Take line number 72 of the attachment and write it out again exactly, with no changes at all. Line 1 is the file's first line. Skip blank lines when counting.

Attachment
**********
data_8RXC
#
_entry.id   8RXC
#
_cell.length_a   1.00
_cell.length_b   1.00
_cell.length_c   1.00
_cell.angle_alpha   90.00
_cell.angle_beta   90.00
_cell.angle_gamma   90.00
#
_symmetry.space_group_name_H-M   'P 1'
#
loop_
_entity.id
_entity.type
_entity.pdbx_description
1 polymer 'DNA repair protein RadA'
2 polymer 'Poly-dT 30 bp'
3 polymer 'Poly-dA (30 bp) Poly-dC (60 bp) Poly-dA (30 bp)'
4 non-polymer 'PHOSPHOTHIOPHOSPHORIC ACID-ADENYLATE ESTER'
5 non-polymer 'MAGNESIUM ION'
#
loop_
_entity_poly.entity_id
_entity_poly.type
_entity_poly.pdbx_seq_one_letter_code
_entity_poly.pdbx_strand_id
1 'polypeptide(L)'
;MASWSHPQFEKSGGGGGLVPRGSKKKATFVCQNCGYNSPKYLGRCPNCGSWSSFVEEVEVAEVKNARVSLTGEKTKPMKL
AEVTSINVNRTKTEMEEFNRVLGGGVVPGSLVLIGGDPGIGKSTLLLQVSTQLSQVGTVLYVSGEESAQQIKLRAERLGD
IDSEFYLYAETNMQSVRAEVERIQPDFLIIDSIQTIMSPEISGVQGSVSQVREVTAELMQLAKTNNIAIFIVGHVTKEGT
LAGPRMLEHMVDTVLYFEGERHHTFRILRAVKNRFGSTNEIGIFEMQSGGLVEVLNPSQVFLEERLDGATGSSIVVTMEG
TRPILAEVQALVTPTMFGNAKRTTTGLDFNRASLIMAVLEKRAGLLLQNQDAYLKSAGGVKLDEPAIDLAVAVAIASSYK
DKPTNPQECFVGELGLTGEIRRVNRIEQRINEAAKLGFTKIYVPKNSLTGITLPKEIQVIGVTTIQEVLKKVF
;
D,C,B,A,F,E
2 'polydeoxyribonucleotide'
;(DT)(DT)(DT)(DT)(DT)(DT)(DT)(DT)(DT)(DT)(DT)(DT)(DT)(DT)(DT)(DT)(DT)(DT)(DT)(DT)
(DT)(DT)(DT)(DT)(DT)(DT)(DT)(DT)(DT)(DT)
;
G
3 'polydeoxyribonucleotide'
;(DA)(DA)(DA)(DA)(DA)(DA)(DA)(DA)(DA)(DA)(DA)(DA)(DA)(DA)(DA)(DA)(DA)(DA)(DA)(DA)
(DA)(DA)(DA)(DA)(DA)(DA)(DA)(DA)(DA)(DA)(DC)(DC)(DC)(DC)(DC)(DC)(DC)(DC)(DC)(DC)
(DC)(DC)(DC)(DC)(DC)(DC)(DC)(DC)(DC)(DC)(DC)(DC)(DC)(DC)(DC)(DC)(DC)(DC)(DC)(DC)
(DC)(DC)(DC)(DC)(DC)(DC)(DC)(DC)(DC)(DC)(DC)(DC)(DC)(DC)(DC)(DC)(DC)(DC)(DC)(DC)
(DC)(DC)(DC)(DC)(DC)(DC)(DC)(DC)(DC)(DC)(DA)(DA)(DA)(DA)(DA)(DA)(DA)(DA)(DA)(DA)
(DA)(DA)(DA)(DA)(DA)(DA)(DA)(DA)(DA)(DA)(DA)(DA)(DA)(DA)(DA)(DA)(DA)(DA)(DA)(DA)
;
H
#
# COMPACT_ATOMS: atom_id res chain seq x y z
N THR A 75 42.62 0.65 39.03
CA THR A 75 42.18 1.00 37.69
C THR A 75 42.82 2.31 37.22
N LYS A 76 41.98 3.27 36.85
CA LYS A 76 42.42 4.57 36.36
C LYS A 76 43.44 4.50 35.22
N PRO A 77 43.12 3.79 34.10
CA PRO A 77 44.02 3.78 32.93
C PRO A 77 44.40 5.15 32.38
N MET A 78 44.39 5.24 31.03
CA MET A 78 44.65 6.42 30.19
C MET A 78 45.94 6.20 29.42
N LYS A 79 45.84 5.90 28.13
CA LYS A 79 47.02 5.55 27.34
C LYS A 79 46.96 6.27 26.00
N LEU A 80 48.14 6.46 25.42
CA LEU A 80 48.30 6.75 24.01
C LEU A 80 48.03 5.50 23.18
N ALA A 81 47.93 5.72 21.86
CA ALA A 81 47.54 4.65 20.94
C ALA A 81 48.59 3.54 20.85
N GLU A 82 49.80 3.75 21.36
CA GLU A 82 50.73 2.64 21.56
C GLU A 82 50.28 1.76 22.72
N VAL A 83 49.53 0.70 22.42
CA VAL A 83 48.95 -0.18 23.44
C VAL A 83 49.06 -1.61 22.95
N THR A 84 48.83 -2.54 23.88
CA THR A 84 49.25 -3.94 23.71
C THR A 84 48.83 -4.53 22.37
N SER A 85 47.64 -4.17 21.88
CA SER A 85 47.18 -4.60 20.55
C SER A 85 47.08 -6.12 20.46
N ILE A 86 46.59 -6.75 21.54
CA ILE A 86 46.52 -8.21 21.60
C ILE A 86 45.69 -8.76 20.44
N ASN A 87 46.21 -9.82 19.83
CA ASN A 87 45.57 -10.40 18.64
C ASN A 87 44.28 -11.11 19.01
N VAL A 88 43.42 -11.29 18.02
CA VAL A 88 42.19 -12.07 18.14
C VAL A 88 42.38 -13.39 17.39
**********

N ALA A 81 47.93 5.72 21.86